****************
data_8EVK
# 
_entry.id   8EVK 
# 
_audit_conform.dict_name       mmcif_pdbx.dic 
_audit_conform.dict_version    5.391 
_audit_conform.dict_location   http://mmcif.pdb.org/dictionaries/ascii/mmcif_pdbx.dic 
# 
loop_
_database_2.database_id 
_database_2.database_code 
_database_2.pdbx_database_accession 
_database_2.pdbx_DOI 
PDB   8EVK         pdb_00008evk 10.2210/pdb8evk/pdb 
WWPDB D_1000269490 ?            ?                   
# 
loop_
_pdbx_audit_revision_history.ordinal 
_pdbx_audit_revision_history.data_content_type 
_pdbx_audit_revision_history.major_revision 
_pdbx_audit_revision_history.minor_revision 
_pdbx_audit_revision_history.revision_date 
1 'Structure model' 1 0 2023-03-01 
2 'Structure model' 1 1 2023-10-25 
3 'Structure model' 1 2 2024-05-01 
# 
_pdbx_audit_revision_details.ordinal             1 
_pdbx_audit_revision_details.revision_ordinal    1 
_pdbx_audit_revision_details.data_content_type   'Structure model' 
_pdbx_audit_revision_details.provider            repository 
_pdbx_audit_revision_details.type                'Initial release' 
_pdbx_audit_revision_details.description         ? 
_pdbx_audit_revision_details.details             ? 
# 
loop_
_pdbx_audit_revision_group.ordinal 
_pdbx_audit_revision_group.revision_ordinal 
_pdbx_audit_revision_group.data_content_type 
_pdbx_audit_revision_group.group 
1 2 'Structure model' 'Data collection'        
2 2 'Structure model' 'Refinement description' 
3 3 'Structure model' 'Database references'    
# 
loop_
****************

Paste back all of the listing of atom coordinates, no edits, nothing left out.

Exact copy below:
data_8EVK
# 
_entry.id   8EVK 
# 
_audit_conform.dict_name       mmcif_pdbx.dic 
_audit_conform.dict_version    5.391 
_audit_conform.dict_location   http://mmcif.pdb.org/dictionaries/ascii/mmcif_pdbx.dic 
# 
loop_
_database_2.database_id 
_database_2.database_code 
_database_2.pdbx_database_accession 
_database_2.pdbx_DOI 
PDB   8EVK         pdb_00008evk 10.2210/pdb8evk/pdb 
WWPDB D_1000269490 ?            ?                   
# 
loop_
_pdbx_audit_revision_history.ordinal 
_pdbx_audit_revision_history.data_content_type 
_pdbx_audit_revision_history.major_revision 
_pdbx_audit_revision_history.minor_revision 
_pdbx_audit_revision_history.revision_date 
1 'Structure model' 1 0 2023-03-01 
2 'Structure model' 1 1 2023-10-25 
3 'Structure model' 1 2 2024-05-01 
# 
_pdbx_audit_revision_details.ordinal             1 
_pdbx_audit_revision_details.revision_ordinal    1 
_pdbx_audit_revision_details.data_content_type   'Structure model' 
_pdbx_audit_revision_details.provider            repository 
_pdbx_audit_revision_details.type                'Initial release' 
_pdbx_audit_revision_details.description         ? 
_pdbx_audit_revision_details.details             ? 
# 
loop_
_pdbx_audit_revision_group.ordinal 
_pdbx_audit_revision_group.revision_ordinal 
_pdbx_audit_revision_group.data_content_type 
_pdbx_audit_revision_group.group 
1 2 'Structure model' 'Data collection'        
2 2 'Structure model' 'Refinement description' 
3 3 'Structure model' 'Database references'    
# 
loop_